Funding requests are considered by the British Land Canada Water Community Investment Committee; please email email@example.com if you would like to apply for funding.
The Social Regeneration Charter is an in-progress framework that will set out how the Masterplan can work with the local community and stakeholders to create a place which brings social, economic and health benefits, and where all across the community can find their place. The Charter is in draft form and will continue to develop through ongoing research, local engagement and working with Southwark Council which will continue to inform the approach and priorities.
A draft Charter has been submitted as part of the planning application, and the Charter will continue to evolve over the determination period, with stakeholder input. It is intended that the Charter will then be jointly adopted by British Land and Southwark Council and that progress and achievements be regularly and impartially monitored and reviewed.
The input of the local community will be critical to the development and success of the Charter – it is our intention to involve local people (residents, businesses and organisations) throughout. Over the summer months, we intend to work with the community, alongside Southwark Council to develop the Charter further. Once the Charter and ongoing process is established it is expected that there would be a regular review of the Masterplan’s success in delivering against the ambitions and values, with reporting and local discussion and involvement in the Charter’s priorities and initiatives.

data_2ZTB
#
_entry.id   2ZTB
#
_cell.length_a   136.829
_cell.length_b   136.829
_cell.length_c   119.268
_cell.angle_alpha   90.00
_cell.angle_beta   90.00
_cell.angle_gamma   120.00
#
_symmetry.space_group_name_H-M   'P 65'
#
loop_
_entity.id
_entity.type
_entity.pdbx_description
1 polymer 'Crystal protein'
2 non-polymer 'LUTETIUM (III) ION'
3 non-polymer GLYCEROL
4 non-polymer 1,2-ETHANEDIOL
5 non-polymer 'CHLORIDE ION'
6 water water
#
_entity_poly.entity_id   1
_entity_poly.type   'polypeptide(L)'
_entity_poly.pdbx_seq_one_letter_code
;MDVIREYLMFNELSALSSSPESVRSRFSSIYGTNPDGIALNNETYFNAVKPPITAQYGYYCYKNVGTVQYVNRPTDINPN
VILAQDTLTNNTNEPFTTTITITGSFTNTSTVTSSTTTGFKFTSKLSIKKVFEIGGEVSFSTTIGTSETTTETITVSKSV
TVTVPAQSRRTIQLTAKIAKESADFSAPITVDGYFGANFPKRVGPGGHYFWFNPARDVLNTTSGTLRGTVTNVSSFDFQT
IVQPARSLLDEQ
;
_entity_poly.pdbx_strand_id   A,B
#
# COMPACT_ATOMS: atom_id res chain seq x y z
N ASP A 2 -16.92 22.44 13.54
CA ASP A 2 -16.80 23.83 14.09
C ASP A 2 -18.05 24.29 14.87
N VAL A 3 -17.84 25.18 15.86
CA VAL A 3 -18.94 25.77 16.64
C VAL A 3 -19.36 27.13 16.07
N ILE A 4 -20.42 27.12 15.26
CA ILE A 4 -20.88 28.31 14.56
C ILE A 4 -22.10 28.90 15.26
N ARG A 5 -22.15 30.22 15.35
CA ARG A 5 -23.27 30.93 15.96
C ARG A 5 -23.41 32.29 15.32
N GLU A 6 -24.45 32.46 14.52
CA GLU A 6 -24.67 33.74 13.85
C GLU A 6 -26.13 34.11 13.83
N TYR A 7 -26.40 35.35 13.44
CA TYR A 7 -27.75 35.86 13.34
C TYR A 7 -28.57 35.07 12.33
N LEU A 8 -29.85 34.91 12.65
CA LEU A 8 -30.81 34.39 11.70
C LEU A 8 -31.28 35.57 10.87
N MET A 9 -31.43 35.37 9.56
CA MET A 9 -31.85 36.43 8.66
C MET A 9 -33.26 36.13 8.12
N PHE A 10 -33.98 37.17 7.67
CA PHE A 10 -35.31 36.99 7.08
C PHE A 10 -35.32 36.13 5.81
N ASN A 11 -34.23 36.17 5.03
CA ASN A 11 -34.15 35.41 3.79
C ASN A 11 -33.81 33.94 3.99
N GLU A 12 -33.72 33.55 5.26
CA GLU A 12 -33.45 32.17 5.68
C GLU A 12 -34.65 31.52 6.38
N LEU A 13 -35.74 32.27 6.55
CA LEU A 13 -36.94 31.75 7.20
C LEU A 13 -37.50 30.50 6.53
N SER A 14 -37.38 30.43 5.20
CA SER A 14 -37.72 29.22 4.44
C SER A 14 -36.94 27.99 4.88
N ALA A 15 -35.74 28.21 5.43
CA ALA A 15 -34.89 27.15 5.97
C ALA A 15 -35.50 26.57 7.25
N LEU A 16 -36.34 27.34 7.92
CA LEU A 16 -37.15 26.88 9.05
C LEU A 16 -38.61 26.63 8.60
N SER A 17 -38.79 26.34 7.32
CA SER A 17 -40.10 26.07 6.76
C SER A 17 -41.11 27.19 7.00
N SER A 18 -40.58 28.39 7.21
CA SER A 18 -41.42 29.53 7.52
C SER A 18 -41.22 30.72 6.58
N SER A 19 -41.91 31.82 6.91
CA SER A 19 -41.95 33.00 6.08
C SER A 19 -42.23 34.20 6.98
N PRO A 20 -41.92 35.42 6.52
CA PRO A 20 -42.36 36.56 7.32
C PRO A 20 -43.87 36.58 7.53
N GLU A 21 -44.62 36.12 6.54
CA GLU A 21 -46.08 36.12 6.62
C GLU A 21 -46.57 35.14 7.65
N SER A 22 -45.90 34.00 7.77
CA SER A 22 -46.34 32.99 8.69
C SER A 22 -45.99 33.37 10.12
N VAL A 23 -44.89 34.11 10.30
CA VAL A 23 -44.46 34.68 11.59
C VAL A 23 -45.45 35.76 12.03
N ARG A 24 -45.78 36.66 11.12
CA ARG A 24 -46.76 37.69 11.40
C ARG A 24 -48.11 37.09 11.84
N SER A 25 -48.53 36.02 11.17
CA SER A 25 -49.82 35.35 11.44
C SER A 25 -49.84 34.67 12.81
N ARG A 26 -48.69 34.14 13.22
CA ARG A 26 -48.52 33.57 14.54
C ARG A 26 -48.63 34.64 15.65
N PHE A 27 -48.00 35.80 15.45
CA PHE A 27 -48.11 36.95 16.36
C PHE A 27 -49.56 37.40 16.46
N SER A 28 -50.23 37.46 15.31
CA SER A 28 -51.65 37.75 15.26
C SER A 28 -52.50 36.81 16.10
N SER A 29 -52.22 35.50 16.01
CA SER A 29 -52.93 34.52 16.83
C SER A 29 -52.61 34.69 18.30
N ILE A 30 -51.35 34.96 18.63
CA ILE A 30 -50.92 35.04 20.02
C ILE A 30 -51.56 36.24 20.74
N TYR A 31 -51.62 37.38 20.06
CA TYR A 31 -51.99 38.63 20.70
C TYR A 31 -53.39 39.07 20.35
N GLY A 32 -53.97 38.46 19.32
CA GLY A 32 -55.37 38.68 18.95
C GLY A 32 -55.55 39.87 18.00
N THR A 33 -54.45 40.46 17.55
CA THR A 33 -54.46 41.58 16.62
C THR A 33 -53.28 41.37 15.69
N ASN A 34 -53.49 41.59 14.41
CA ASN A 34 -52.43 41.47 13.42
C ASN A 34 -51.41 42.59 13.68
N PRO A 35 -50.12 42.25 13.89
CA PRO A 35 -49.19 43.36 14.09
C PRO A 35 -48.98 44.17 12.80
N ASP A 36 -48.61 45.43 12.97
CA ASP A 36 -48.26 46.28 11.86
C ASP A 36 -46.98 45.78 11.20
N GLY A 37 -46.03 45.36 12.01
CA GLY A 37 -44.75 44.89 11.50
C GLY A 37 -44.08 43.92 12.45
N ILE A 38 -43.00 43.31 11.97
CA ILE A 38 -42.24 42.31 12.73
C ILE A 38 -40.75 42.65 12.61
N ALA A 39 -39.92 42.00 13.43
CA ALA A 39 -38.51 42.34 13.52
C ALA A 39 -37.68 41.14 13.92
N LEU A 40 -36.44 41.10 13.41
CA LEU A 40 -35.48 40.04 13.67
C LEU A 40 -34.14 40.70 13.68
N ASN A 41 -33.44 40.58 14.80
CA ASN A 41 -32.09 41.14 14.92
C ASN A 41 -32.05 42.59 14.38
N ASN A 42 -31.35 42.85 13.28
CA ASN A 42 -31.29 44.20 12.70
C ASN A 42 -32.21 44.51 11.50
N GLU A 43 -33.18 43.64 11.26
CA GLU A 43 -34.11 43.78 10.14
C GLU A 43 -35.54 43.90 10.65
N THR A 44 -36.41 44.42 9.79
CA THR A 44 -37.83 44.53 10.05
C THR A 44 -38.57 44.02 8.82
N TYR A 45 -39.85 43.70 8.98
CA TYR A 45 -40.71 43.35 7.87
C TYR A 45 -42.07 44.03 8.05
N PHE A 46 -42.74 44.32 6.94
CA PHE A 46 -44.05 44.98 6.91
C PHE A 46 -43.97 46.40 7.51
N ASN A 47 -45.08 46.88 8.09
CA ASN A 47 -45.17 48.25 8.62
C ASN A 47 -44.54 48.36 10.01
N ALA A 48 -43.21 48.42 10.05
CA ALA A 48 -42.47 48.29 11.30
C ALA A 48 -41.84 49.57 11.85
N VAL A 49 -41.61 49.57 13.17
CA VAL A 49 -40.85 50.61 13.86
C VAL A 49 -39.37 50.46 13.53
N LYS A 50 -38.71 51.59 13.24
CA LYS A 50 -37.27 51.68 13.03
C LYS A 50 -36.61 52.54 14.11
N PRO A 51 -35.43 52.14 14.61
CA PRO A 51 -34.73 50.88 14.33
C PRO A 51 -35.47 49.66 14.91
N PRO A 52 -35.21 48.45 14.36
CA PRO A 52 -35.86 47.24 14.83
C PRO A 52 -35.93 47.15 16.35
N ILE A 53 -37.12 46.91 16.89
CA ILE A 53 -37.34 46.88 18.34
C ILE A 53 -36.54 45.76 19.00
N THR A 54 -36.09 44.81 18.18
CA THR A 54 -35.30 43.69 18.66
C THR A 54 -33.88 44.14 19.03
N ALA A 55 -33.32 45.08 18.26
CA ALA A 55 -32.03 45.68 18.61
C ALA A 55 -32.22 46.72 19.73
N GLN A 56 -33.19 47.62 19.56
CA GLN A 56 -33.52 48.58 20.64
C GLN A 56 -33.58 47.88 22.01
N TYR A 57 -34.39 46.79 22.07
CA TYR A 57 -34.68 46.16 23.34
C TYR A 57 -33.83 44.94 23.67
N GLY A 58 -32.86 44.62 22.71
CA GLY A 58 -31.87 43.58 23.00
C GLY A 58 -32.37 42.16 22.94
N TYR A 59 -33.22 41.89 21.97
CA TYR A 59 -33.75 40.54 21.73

The benefits discussed will be achieved through a variety of means: through being embedded in planning and design; as part of our development agreement with Southwark Council; through Section 106 planning obligations, Community Infrastructure Levy funding and planning conditions; through programmes and initiatives alongside residents, occupiers and our consultants; and, finally, through the way the site is managed. We’ll be working jointly with Southwark Council on the Charter, and understand that the Council’s Cabinet will consider the Charter once again in autumn 2018. As part of the ongoing management of the Charter we anticipate an open and transparent review process of the Masterplan’s success in delivering against the ambitions and values, with regular reporting and local input into priorities.